A re-evaluation of materials left behind by early human settlers is challenging long-held beliefs about the first culture in North America.
The materials were gathered from sites scattered across North America, all the way to Florida. The sites are identified with what scientists call Clovis culture, known for characteristic spearheads and other tools. The hypothesis that Clovis was the first culture in the New World has been around for about five decades, says Michael Waters, a researcher at Texas A & M University.
"It was thought that these were the first people to enter the New World," Waters says, "and that Clovis and their descendents then spread out across North America, and reached the southern tip of South America within about 1,000 years after that."
To check whether this story was indeed accurate, Waters and a colleague, Thomas Stafford, decided to re-examine Clovis materials using new and improved dating methods. They wanted know more precisely the age of Clovis sites. Their results are in this week's issue of Science magazine.
"Lo and behold! When we did this, we found that we could revise the age of Clovis, so that it wasn't quite as old as it was previously thought," Water says.
The earliest signs of Clovis technology turned out to date back a little more than 13,000 years ago, Water says. He says the culture was around for much less time than commonly thought: just 200 years. That means the Clovis were not the ancestors of later tribes.
Most notably, the new dates suggest that Clovis might not have come first.
Archeologists have previously dated other sites from non-Clovis early Americans, from Canada to South America. Some of those now appear to be older than the ones that Waters has re-evaluated. Waters suspects that the simple story traditionally told of a single culture migrating into the Americas — via a frozen land bridge from Asia — is wrong. His hunch is that there were multiple migrations from Asia, both by land and sea.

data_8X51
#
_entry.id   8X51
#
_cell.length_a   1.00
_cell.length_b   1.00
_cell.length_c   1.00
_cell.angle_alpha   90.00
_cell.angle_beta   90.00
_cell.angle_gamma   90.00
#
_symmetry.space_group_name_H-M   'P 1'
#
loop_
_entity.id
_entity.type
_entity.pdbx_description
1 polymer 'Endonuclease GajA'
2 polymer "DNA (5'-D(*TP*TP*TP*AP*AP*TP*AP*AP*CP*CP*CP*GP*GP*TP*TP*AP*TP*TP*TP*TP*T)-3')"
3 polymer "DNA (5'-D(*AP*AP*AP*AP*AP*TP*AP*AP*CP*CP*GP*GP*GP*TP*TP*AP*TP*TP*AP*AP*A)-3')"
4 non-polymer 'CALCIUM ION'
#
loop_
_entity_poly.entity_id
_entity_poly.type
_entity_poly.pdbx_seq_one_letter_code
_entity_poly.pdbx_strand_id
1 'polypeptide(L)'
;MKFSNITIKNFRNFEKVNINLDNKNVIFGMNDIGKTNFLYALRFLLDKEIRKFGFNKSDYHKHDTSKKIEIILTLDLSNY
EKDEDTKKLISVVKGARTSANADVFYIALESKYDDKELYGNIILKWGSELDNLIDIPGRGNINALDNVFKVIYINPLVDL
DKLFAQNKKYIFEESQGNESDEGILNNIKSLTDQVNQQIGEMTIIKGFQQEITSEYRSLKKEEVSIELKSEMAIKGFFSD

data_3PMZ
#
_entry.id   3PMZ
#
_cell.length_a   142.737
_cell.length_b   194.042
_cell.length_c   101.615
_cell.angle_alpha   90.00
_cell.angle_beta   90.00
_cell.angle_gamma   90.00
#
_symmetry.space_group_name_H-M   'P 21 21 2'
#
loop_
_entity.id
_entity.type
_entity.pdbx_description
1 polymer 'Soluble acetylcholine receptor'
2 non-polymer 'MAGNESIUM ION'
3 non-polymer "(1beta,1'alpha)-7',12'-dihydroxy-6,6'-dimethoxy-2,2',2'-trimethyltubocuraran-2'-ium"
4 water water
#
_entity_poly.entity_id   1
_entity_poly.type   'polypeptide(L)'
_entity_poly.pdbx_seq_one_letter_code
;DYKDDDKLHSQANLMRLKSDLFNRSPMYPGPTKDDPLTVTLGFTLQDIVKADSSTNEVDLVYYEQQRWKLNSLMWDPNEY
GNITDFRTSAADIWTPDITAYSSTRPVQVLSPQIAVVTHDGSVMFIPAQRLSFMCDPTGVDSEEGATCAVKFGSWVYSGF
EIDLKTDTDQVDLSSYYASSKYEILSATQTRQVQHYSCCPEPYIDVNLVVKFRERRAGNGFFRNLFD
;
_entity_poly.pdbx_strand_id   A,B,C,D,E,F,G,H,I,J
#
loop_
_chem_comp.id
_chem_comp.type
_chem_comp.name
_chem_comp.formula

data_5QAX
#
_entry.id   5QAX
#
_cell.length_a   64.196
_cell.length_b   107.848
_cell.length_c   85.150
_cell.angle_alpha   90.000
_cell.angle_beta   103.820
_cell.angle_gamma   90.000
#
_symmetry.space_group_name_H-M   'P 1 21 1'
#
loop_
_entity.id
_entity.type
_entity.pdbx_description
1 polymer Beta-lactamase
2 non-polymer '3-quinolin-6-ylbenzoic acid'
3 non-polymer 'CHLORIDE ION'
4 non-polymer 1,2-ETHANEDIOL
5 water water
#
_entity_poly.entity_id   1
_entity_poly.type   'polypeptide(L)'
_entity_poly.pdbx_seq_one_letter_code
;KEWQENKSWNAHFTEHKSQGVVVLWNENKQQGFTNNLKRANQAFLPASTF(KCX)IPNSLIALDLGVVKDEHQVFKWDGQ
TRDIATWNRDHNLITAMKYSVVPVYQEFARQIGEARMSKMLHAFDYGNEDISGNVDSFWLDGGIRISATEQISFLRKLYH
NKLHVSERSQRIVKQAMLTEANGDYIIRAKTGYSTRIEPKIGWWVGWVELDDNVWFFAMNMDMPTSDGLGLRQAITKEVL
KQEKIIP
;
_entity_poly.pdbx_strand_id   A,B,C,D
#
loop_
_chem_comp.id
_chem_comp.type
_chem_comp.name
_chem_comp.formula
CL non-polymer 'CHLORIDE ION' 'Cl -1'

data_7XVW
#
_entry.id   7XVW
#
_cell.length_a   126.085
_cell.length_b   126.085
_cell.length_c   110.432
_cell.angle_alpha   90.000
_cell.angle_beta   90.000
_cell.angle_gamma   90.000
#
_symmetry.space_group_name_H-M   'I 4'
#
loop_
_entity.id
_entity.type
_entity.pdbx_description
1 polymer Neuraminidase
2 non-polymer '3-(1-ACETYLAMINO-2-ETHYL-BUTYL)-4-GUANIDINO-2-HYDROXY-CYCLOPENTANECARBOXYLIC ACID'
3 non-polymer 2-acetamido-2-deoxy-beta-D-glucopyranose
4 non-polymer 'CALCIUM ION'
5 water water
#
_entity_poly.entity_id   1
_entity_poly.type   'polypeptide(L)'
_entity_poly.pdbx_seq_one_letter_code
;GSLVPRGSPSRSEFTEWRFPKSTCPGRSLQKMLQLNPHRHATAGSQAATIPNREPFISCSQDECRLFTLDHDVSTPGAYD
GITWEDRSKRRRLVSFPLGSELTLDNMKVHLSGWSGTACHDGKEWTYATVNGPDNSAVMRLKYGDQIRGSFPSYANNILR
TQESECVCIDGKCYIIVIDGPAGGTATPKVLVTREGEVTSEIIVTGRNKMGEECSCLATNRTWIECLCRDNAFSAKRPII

"Both routes are viable and possible, and we have to start thinking about the peopling in the Americas being such that people could've arrived at different times, and they could've arrived by different ways," Waters says. "The data that we collected, you know, was probably the final nail in the Clovis-first coffin."
Professor Gary Haynes disagrees, saying, "I would have to say that's a bit of an overstatement."
Haynes, of the University of Nevada, Reno, is impressed by the improved dating for Clovis sites. But he says that, in order to draw the conclusion that the Clovis culture wasn't first, you'd need the same level of accuracy in dating early artifacts linked to other cultures.
"They've given us a good, clear picture of Clovis," Haynes says. "But we're still left with this fuzzy picture of all the other stuff they say existed at the time of Clovis — but we don't know that for certain."
Happily, this is one dispute that can be resolved fairly easily, with yet more precise dates of other early archeological sites. Michael Waters at Texas A & M knows he has a few more archeologists to convince, and he'll keep at it.
"It's going to be very exciting to chase after this problem of the peopling of the Americas," Waters says, "and I'm confident that we'll eventually come up with a coherent model that makes sense."